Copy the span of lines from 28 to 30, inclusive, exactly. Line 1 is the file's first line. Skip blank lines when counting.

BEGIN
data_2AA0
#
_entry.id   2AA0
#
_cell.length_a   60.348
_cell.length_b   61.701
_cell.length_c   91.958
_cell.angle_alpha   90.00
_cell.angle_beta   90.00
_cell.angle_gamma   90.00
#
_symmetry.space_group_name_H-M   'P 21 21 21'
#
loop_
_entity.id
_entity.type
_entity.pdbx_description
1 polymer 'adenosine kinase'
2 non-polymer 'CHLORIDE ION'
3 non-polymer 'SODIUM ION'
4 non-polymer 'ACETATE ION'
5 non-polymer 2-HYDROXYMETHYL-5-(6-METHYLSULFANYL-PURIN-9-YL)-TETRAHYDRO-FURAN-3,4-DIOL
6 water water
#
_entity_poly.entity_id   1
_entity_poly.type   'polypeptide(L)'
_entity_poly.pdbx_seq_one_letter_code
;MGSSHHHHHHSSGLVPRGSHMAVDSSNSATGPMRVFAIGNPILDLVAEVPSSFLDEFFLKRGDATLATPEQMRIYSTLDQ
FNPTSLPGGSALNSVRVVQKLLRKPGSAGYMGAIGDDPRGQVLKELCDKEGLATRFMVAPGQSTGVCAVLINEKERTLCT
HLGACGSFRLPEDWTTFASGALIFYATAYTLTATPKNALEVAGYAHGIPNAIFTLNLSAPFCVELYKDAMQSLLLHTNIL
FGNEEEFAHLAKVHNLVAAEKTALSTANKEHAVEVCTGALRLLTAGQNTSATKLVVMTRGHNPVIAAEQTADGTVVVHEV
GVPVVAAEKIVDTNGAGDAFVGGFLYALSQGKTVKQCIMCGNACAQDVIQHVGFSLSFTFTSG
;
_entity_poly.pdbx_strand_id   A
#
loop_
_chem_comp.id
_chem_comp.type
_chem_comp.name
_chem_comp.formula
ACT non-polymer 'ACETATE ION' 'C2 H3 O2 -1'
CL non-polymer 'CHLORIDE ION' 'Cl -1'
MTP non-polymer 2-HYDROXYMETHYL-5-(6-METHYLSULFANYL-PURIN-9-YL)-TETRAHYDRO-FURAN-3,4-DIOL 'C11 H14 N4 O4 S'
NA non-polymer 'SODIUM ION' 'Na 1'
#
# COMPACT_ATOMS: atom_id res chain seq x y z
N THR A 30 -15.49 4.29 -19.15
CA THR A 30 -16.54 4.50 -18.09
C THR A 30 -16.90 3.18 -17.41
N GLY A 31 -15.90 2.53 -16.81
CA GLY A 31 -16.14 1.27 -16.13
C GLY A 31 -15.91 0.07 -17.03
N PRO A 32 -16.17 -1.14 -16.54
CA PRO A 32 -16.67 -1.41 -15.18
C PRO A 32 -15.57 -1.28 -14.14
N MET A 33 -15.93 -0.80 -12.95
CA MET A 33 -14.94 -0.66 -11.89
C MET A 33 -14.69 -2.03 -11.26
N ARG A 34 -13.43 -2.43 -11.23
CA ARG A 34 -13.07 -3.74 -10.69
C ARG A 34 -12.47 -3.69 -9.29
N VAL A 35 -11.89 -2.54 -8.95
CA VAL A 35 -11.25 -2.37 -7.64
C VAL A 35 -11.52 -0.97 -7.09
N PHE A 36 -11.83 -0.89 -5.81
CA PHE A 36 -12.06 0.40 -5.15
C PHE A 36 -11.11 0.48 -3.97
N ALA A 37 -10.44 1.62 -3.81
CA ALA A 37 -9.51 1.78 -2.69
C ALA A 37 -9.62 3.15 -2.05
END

;MGSSHHHHHHSSGLVPRGSHMAVDSSNSATGPMRVFAIGNPILDLVAEVPSSFLDEFFLKRGDATLATPEQMRIYSTLDQ
FNPTSLPGGSALNSVRVVQKLLRKPGSAGYMGAIGDDPRGQVLKELCDKEGLATRFMVAPGQSTGVCAVLINEKERTLCT
HLGACGSFRLPEDWTTFASGALIFYATAYTLTATPKNALEVAGYAHGIPNAIFTLNLSAPFCVELYKDAMQSLLLHTNIL